Creativity Heals: Finding the rainbow in a painting studio
In Roberta Rose’s studio, the paint is barely dry on a large rectangular canvas. It depicts a silhouette of the upper part of a body, with arms reaching upward, hands outstretched. Above, just out of a reach, a rainbow of colors drip downward.
“That was how I was feeling that day,” Rose said. “[The emotions] are better out than in, I say. I don’t know where that rainbow is, but I am ready to find it.”
Rose, who has survived trauma and disclosed a dual diagnosis of bipolar and chronic Lyme, has a daily routine that not only facilitates maintaining her well-being, it also makes her a prolific visual artist. “It’s a long list of physical constraints, yet I continue painting, writing, taking photographs, and performing spoken word,” said Rose.
“Art is my lifeline. I get up and stretch. I walk into my studio and say ‘Who wants to play today?’” She then pulls out some materials - paints, Gelli prints, oil pastels or what-have-you-and Rose starts creating.
Having a studio space in her home makes a big difference to Rose’s process, both as an artist and also in terms of managing her diagnosis. Having the space allows her to move, slow down and breathe, even when she is having a trauma response. “Having the studio gets me off the couch; I can go into a different space, put on some music, and I start making things. Doodling is as effective as meditation,” said Rose.
Art has long been a part of Rose’s life. “I always dabbled. Painting and drawing have always been my steady” she said. In 2015, after a 14-year academic journey, Rose received a Masters degree in Humanities: Creative Expressive Arts. Each of Rose’s 4 degrees concentrated on sociology, psychology, and art as a tool for healing.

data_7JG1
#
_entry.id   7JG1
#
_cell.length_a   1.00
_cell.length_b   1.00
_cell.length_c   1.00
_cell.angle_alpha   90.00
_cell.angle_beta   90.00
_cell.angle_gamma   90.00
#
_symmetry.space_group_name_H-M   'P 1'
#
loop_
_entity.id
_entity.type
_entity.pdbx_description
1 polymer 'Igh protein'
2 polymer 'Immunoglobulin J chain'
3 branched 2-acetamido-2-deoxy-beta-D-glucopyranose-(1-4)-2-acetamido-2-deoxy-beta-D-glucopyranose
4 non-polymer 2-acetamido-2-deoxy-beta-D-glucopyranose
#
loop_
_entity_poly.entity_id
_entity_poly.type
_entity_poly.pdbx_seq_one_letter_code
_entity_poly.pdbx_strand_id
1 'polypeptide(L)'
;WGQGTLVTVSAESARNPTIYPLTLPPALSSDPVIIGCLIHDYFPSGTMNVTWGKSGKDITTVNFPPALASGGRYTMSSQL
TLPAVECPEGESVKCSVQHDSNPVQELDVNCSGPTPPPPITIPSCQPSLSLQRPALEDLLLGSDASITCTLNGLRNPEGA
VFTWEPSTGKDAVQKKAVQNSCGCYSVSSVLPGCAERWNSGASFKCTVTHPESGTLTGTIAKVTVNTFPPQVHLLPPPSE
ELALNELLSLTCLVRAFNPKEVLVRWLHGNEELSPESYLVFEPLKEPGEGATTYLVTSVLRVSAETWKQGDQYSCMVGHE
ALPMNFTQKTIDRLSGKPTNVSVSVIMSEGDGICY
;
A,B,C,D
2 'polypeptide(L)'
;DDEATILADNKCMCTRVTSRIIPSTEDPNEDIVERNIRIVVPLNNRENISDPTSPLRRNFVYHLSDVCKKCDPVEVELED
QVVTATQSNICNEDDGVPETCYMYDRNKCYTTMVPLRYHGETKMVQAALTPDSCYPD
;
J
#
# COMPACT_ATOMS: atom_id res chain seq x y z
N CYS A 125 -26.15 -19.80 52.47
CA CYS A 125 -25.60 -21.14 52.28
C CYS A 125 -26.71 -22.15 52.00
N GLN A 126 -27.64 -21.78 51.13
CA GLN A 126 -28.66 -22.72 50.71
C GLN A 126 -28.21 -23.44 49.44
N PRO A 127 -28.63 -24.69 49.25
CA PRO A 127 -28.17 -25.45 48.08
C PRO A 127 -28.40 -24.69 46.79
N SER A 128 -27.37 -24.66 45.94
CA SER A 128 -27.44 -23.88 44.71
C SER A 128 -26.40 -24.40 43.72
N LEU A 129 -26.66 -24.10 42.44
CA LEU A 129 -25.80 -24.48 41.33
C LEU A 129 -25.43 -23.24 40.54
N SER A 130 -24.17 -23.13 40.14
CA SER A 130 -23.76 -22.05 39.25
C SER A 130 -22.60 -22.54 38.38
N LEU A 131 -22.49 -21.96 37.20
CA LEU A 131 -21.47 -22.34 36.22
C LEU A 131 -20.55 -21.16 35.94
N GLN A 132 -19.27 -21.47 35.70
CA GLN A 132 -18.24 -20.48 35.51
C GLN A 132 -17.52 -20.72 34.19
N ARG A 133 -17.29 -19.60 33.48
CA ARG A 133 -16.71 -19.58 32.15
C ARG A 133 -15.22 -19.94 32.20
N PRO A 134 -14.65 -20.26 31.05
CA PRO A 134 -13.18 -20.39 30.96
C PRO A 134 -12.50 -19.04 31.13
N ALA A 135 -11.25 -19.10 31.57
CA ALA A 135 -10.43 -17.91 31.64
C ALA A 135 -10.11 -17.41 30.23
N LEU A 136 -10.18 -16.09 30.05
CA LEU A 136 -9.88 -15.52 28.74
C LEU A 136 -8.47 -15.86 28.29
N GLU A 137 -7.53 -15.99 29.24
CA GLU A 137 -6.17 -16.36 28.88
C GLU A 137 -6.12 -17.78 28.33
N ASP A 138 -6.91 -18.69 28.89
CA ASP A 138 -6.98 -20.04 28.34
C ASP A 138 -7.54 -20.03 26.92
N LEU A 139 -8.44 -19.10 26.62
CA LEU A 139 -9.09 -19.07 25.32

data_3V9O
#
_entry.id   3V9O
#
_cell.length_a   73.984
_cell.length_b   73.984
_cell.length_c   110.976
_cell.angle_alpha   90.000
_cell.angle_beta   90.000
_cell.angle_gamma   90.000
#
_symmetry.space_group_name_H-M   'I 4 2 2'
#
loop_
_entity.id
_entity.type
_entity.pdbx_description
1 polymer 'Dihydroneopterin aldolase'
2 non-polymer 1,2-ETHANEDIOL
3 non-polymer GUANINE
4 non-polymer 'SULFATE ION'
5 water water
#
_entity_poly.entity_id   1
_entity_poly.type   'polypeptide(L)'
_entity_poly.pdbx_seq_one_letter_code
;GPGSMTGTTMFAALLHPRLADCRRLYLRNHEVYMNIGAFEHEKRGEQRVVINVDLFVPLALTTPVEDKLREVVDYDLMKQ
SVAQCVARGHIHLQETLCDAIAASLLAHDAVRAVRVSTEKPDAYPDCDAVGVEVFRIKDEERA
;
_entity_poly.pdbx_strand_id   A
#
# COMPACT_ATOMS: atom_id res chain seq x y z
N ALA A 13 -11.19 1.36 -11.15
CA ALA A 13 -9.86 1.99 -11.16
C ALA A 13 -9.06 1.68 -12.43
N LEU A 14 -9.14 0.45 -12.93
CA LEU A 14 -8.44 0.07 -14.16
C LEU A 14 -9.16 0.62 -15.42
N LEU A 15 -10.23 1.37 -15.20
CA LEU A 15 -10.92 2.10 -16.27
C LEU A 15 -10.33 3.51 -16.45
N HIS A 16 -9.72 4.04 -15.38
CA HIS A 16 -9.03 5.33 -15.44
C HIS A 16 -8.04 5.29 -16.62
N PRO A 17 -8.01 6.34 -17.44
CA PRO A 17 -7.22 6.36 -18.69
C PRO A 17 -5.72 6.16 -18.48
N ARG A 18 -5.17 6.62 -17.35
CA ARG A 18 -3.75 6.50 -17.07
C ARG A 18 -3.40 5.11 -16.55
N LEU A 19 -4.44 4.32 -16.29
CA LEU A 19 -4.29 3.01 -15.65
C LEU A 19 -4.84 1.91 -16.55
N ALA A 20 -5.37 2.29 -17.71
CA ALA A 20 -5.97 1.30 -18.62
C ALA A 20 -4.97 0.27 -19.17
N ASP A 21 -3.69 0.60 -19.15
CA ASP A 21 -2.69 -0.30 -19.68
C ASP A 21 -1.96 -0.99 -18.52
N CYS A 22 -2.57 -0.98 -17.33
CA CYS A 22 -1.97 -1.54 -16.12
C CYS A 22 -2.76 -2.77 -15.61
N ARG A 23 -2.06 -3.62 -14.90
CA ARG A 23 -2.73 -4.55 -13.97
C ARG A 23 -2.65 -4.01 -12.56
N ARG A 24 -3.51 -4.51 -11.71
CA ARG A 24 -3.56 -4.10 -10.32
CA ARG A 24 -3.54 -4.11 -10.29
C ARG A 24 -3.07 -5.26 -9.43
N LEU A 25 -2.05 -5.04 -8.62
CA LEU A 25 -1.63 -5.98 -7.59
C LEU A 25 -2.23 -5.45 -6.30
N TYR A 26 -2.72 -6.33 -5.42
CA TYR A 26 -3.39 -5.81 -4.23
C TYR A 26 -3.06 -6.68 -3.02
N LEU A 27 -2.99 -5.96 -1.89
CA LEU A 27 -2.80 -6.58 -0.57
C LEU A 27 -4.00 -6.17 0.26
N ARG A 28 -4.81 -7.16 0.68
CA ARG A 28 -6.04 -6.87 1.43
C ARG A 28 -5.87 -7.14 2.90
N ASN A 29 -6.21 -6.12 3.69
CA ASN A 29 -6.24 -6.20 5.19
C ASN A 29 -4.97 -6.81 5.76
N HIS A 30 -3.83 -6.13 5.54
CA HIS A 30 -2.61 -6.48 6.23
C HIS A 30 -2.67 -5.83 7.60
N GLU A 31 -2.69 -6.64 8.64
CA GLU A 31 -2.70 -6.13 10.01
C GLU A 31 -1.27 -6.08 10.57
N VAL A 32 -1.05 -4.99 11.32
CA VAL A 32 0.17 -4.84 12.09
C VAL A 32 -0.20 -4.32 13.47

In Fall 2022, two decades of work culminated in a retrospective exhibit at Artspace in Norwich.
Rose laid out the show chronologically, to show the evolution of her work. With so much work to include, works on paper were displayed in books to save the wall space for paintings and other media. The show included collages, found object assemblages, and installations, in addition to the paintings and drawings.
“It was overwhelming and awesome to see 20 years of work in a single space,” said Rose. “This was a full circle experience, having opened dozens of solo shows in that gallery during my time as a resident there.”
With that milestone behind her, Rose has a vision for the future. One that propelled her Masters Thesis which outlined her concept for Eco Expressions: Healing Arts Center. Rose would love to be self-sustainable, working and living off the land while making art. At the same time, teaching others how to make art with recycled items and find their creative streak is part of that vision.
“I find inspiration in everything. I turn [that inspiration] into things,” said Rose. That philosophy keeps her going. Rose’s daily art practice marries her own well-being with her call to create.
“I want to make a difference. I can’t do that until I heal from the Lyme disease,” said Rose. For the Norwich artist, healing and art will always be deeply connected. They might just also be the path to finding that rainbow.
Emma Palzere-Rae is Associate Director for Artreach, Inc. and founder of Be Well Productions. If you have a story about how creativity has helped you heal, please contact email@example.com.
Who: Roberta A. Rose
Town: Norwich, CT
Creative Outlet: Visual Arts
Comment threads are monitored for 48 hours after publication and then closed.